calm, but the steely edge of an accusation was in it.

Mary sat aghast. "Taking me from you! Oh, Imogen, you don't mean that you
won't care for me if I get fond of her!"

The crudely simple interpretation brought the blood to Imogen's cheeks. "I
mean that you can hardly be fond of us both. It is not _I_ who will cease
to care." Under the accusation was now an added note of pain and of appeal.
All Mary's faiths rallied to that appeal.

"Imogen!" she said, timidly, like the wrong-doer she felt herself to
be, taking the other's hand; "dear, brave, wonderful Imogen,--how _can_
you--how _can_ you say it! Why there is hardly any one in the world who has
counted to me as you have. Why, your mother is like a sweet child beside
you! She hasn't faiths; she hasn't that healing, strengthening thing that
I've always so felt in you. She could never _mean_ what you do. Oh, Imogen!
you won't think such dreadful things, will you? You do forgive me if I have
blundered and hurt you?"

Imogen drew in the fragrant incense with long breaths; it revived her,
filled her veins with new courage, new hope. The two girls kissed solemnly.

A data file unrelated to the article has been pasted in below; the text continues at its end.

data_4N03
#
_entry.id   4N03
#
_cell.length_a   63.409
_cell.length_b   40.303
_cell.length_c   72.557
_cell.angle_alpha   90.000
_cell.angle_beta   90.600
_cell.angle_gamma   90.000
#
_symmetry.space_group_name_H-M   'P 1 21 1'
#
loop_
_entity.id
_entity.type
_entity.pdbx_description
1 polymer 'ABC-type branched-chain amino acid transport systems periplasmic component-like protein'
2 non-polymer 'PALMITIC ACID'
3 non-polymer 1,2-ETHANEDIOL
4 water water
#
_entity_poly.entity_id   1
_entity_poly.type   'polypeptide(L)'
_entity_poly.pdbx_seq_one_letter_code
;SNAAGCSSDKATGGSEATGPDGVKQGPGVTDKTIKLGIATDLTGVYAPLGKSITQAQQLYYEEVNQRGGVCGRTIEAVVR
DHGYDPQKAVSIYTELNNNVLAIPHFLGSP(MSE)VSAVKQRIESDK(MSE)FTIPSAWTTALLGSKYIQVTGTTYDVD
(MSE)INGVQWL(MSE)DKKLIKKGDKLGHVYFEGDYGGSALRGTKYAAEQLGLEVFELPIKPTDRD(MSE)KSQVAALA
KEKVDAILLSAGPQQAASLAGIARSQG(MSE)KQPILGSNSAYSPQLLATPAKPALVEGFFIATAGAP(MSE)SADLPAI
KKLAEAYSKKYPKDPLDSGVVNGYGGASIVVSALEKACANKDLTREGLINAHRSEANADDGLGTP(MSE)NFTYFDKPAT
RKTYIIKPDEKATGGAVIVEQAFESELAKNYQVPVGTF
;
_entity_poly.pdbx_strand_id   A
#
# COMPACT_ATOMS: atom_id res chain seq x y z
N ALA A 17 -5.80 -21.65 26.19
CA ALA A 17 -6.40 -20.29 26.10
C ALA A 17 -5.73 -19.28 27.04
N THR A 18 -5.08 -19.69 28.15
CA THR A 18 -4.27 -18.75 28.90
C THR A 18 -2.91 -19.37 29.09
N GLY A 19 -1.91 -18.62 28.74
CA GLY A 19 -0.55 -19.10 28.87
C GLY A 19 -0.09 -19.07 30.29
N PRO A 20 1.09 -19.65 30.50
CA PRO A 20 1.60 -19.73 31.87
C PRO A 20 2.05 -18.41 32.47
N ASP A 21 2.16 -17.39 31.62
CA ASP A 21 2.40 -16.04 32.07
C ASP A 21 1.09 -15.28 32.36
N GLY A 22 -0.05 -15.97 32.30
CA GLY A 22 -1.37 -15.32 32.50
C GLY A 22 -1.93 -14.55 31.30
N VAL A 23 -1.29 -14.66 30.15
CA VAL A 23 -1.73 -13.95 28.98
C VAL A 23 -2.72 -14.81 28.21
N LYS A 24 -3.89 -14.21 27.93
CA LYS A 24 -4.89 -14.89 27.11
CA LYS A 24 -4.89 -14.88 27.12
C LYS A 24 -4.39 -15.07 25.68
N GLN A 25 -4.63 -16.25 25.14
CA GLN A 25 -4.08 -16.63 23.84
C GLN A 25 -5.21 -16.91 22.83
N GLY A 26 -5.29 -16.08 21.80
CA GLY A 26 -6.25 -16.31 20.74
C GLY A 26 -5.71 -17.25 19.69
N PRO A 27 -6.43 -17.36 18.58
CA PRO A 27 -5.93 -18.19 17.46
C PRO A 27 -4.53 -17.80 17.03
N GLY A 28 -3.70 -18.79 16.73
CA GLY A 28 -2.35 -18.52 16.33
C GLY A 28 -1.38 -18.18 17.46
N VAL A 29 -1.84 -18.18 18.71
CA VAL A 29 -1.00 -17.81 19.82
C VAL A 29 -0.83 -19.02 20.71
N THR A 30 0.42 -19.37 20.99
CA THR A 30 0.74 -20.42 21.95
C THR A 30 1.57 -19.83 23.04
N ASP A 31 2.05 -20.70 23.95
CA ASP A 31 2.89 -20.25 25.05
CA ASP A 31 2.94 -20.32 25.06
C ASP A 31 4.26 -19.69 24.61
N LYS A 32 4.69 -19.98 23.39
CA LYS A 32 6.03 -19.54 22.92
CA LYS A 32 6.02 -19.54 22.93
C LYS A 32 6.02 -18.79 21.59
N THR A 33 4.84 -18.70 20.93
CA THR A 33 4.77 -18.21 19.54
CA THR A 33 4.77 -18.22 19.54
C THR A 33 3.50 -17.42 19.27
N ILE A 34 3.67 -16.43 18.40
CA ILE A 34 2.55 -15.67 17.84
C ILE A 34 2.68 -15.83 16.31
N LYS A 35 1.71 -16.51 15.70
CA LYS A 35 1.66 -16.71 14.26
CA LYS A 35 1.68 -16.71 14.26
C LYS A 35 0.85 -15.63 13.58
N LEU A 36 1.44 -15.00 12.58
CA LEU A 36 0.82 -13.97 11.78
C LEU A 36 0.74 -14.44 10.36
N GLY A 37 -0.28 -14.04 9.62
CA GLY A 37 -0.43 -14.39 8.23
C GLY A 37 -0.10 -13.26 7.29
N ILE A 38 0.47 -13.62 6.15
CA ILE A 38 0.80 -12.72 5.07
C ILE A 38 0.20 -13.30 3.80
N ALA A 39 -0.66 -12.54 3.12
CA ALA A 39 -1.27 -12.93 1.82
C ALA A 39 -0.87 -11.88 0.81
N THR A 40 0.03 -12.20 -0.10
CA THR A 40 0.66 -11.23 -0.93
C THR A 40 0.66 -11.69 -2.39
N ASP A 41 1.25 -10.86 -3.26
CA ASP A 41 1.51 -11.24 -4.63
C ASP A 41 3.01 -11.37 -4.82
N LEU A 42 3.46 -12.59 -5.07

They were going out together and they presently went down-stairs hand in
hand. But as an after-flavor there lingered for Imogen, like a faint, flat
bitterness after the incense, a suspicion that Mary, in wafting her censer
with such energy, had been seeking to fill her own nostrils, also, with the
sacred old aroma, to find, as well as give, the intoxication of faith.

XIV

"Sir Basil!" Valeria exclaimed.

She rose from the tea-table, where she and Jack and Mrs. Wake were sitting,
to meet the unexpected new-comer.

A gladness that Jack had never seen in her seemed to inundate her face,
her figure, her outstretched hands; she looked young, she looked almost
childlike, as she smiled at her friend over their clasp, and Jack saw, by
the light of that transfiguration, how gray these last months must have
been to her, how strangely bereft of response and admiration, how without
savor or sweetness. He saw, and with the insight came a sharp stir of
bitterness against the new-comer, who threw them all like this into a dull
background, and, at the same time, a real echo of her gladness, that she
should have it.

He actually, in the sharp, swift twist of feeling, hardly remembered